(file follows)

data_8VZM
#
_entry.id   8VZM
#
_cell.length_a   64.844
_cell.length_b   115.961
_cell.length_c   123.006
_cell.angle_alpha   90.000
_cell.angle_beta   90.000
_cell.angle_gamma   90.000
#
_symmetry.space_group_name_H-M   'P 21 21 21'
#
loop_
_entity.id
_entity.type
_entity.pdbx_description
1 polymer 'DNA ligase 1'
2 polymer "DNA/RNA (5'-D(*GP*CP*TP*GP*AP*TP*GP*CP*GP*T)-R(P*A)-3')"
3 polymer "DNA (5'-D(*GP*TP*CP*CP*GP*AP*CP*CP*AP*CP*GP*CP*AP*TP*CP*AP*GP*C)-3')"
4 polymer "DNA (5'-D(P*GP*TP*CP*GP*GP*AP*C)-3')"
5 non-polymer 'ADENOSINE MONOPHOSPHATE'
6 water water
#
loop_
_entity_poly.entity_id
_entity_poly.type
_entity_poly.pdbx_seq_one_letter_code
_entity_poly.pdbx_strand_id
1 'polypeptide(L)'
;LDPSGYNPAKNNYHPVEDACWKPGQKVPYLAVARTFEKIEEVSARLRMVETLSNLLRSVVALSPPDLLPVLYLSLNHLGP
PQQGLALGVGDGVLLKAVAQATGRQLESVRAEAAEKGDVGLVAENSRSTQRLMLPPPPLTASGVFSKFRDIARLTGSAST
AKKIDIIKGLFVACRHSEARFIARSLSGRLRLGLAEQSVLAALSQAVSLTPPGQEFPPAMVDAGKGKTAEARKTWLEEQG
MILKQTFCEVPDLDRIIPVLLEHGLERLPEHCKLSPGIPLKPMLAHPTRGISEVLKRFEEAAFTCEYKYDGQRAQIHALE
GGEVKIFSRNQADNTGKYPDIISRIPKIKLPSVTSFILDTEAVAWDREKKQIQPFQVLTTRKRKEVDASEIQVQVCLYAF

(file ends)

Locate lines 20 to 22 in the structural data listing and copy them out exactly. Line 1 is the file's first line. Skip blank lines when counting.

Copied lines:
3 polymer "DNA (5'-D(*GP*TP*CP*CP*GP*AP*CP*CP*AP*CP*GP*CP*AP*TP*CP*AP*GP*C)-3')"
4 polymer "DNA (5'-D(P*GP*TP*CP*GP*GP*AP*C)-3')"
5 non-polymer 'ADENOSINE MONOPHOSPHATE'